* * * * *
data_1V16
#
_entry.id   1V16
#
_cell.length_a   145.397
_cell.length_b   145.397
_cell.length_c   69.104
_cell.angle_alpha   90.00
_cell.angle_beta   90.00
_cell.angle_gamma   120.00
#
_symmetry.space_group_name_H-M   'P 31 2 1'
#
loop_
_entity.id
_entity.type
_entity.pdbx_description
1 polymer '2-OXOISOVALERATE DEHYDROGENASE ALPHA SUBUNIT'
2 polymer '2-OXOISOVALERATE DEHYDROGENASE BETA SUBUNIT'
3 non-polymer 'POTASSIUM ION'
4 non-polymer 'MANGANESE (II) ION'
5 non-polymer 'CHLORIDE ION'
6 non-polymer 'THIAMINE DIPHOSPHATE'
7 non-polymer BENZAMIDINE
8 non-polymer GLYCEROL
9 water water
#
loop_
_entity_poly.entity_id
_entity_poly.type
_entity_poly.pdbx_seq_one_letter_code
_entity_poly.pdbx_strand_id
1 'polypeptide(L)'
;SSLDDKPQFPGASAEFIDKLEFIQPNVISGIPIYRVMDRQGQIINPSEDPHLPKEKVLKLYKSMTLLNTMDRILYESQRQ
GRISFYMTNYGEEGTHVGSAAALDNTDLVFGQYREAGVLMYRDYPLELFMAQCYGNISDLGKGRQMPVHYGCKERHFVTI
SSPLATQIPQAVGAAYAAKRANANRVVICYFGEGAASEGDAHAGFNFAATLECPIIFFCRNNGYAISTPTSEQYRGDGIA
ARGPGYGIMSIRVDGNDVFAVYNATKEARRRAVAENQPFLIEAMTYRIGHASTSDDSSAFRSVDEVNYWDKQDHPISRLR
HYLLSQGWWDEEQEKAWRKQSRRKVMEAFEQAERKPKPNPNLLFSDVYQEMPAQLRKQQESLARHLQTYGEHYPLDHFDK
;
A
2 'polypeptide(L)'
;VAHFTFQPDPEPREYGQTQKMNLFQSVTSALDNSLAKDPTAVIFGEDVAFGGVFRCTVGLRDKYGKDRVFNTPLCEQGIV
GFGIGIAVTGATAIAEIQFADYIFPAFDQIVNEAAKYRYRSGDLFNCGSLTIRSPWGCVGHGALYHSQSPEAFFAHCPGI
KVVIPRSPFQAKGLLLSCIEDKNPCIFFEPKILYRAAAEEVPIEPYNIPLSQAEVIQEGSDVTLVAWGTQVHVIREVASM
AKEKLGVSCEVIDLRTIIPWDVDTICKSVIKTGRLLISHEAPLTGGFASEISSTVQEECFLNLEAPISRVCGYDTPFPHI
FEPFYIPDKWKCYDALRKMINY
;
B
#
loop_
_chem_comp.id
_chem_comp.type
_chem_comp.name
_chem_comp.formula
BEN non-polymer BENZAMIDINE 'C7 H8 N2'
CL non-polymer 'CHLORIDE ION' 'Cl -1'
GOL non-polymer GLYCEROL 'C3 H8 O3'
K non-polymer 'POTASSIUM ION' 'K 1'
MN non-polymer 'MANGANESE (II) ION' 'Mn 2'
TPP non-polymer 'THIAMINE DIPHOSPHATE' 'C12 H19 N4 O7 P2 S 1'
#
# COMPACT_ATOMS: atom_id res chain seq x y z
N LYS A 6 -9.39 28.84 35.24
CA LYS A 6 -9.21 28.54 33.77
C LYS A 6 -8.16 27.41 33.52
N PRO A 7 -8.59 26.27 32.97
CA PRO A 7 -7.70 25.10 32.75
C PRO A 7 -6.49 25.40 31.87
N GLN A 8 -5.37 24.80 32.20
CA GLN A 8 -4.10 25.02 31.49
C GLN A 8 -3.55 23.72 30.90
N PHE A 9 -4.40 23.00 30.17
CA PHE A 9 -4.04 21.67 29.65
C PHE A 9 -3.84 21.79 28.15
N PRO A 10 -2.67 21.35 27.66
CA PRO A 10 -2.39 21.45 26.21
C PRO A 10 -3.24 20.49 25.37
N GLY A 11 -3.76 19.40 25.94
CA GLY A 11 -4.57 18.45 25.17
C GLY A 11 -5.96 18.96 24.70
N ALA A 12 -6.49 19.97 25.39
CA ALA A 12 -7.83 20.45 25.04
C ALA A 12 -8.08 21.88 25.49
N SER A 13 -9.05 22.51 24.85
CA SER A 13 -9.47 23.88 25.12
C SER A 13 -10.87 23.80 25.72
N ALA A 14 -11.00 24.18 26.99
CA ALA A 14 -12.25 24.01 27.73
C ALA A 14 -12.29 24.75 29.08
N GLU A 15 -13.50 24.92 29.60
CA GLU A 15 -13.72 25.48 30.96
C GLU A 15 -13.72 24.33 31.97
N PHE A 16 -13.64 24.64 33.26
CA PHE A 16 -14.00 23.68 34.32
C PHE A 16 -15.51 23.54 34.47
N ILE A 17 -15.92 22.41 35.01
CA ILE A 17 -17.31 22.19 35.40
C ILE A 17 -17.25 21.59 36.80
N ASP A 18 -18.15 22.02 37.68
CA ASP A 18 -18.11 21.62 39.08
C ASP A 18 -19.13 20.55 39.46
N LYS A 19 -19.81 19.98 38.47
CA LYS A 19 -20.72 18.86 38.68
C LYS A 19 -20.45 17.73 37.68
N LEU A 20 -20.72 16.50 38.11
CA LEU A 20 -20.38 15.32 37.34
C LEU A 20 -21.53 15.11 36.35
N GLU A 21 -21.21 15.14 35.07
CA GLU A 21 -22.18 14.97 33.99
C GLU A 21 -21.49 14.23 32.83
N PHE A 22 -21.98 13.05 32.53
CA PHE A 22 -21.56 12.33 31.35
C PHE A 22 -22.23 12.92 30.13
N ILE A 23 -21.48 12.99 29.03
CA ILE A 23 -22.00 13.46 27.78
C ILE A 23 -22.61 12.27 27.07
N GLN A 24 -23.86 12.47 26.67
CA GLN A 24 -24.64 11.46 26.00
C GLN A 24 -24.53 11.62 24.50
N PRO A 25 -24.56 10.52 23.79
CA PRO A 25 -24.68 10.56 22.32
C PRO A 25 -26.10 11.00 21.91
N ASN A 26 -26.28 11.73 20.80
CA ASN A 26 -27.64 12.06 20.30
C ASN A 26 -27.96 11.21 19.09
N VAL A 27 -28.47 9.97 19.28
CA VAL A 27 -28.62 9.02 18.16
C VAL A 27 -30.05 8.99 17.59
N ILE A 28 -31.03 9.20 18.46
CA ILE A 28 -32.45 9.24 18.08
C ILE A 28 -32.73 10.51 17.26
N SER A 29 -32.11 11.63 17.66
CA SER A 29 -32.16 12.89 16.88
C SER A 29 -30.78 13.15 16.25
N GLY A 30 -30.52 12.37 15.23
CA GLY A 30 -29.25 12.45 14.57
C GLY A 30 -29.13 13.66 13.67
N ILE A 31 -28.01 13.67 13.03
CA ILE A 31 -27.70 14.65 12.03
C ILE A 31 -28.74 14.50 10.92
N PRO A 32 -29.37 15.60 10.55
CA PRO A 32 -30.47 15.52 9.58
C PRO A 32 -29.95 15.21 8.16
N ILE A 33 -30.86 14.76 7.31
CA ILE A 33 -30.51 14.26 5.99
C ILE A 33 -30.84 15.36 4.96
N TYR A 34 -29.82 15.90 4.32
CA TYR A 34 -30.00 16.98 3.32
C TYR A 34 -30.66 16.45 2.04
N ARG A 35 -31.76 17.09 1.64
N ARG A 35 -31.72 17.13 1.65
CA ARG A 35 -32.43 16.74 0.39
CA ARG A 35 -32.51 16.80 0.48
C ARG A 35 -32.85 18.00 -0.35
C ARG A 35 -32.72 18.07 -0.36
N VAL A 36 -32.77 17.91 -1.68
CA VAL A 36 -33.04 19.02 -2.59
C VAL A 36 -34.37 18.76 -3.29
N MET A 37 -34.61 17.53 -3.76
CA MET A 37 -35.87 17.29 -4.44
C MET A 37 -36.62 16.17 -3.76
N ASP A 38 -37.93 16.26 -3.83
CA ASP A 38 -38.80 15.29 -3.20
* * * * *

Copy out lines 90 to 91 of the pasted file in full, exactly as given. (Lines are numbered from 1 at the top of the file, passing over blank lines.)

N GLU A 15 -13.50 24.92 29.60
CA GLU A 15 -13.72 25.48 30.96